In an interesting juxtaposition of headlines last week, Target announced free shipping on all holiday orders through Dec. 20. A day later, The Wall Street Journal came out with “Free Shipping Is Going to Cost You More,” highlighting the misnomer that is the “free shipping with minimum order” promotion. The article found the average order to qualify for free shipping is $82, up from $76 a year ago.
“The Wall Street Journal story is a much-needed response to those who believe free shipping is everywhere these days,” says Luke Knowles, CEO of FreeShipping.org. “Retailers may have a free shipping offer, but it typically doesn’t mean you’ll dodge delivery fees on any order.”
As a pioneer in the free shipping space, Knowles started FreeShipping.org in 2007 to help online shoppers avoid the delivery fees he disliked so much. A year later he founded Free Shipping Day, the one-day online event when shoppers can get free shipping and delivery by Christmas Eve.
“Back then, free shipping was pretty rare and retailers were just discovering how powerful a promotion it could be,” continues Knowles. “It was, and continues to be, the number-one deal online shoppers respond to.”
Indeed, 69 percent of respondents to Accenture’s annual holiday spending survey said free shipping was their primary incentive for shopping online. Comscore’s 2014 UPS Pulse of the Online Shopper found close to a third (30 percent) of respondents will hold off on buying online until free shipping is offered, while 50 percent will ditch their digital shopping carts if their orders don’t quality for free shipping.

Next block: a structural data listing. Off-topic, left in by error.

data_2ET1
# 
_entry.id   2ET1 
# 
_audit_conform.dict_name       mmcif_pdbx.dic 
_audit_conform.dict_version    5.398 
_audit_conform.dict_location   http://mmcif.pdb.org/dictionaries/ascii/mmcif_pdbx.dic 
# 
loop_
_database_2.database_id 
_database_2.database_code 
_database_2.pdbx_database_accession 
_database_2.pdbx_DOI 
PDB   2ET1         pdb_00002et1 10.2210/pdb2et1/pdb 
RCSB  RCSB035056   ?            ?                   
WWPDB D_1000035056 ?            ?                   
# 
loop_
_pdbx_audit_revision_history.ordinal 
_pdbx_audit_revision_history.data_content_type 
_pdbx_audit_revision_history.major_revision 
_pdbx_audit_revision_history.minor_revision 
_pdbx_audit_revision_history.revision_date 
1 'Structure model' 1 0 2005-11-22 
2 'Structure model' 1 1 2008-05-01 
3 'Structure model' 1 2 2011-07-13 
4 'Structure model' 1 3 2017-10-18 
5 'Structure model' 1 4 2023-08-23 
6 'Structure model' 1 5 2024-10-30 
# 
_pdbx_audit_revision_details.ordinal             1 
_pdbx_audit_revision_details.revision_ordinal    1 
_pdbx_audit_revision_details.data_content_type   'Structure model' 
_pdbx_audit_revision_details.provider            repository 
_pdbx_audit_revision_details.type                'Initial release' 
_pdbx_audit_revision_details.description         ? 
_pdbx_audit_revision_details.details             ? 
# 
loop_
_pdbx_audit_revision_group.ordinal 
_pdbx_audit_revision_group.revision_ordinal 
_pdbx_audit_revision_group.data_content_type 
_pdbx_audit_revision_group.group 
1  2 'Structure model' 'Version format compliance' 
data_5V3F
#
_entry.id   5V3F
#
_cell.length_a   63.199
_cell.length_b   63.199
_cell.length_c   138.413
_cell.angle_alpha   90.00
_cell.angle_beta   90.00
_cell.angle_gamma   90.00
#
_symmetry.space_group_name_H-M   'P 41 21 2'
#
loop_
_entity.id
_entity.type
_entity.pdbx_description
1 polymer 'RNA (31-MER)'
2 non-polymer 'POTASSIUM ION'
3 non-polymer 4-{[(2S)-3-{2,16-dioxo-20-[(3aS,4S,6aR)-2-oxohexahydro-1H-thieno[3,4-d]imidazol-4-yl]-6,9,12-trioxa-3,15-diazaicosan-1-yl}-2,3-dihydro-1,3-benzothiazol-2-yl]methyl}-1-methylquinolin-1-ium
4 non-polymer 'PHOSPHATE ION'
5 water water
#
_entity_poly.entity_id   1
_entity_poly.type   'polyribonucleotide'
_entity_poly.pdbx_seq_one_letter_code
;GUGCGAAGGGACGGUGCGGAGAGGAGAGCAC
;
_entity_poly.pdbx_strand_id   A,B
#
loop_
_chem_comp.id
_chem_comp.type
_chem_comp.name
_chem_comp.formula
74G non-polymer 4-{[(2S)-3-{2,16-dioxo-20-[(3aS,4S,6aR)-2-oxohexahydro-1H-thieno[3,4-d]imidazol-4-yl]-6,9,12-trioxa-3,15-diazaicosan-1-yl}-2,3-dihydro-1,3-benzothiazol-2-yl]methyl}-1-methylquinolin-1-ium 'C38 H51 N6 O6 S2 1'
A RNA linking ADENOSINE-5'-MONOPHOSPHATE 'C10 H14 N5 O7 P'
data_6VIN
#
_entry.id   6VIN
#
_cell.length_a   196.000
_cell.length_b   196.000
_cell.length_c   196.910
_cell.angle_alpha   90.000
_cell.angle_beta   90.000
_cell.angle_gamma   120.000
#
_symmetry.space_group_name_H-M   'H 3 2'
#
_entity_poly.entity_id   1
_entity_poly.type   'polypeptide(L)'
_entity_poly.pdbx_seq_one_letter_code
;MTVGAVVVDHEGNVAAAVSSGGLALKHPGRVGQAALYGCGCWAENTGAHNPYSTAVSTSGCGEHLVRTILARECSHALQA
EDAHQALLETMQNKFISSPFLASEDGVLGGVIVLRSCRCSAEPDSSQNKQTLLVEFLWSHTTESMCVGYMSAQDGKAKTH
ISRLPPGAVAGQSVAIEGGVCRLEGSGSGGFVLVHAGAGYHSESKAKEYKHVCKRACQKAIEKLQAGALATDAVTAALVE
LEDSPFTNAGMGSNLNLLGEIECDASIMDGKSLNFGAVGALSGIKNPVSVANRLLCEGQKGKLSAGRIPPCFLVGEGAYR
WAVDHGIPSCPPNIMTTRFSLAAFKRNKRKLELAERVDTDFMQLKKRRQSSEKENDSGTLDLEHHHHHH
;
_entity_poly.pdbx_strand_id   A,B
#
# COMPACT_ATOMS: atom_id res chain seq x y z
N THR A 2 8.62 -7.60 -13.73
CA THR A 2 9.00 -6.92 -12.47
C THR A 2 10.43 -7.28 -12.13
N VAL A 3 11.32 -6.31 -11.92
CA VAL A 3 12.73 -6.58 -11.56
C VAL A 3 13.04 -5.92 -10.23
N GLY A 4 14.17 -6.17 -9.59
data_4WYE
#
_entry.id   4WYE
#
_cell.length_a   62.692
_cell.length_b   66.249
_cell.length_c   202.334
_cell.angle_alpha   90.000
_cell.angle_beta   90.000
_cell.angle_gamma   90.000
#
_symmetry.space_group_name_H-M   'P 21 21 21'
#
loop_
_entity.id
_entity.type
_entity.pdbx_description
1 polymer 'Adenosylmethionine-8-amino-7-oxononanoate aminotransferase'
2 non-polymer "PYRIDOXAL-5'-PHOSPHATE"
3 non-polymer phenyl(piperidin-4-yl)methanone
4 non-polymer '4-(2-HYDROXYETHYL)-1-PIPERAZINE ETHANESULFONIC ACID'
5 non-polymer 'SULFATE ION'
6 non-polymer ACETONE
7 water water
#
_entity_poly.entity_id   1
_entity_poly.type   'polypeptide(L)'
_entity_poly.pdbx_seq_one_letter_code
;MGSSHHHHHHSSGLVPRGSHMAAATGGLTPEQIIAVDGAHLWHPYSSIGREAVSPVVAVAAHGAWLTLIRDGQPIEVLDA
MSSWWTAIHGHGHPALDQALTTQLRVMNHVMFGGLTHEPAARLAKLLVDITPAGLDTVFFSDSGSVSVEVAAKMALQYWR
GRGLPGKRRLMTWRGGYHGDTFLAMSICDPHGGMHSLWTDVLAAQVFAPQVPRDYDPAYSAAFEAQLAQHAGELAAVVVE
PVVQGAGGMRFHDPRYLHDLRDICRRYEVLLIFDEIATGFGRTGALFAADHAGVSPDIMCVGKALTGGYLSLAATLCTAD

The emphasis on “real” free shipping is what drove Knowles and his team to require merchants participating in Free Shipping Day to waive minimum order thresholds for the 2013 event. “We realized if we wanted retailers to offer true free shipping, trying to convince them a few days before our event wasn’t enough. We decided not to give them an option to offer anything less than real free shipping, and will continue that standard this year.”
Last year, close to 1,000 retailers participated in Free Shipping Day, pulling in an estimated $868 million in online sales. Knowles and his team are already working on this year’s December 18th event, ramping up for what will likely be another record-breaking online shopping season. In fact, the National Retail Federation estimates consumers will complete over half (56 percent) of their holiday shopping online this year, a record-high in the organization’s 13-year history of surveying shoppers.
Free Shipping Day is scheduled this year for Thursday, Dec. 18. Visit www.freeshippingday.com for more information.
Article contributed by Kendal Perez (firstname.lastname@example.org) of Free Shipping Day.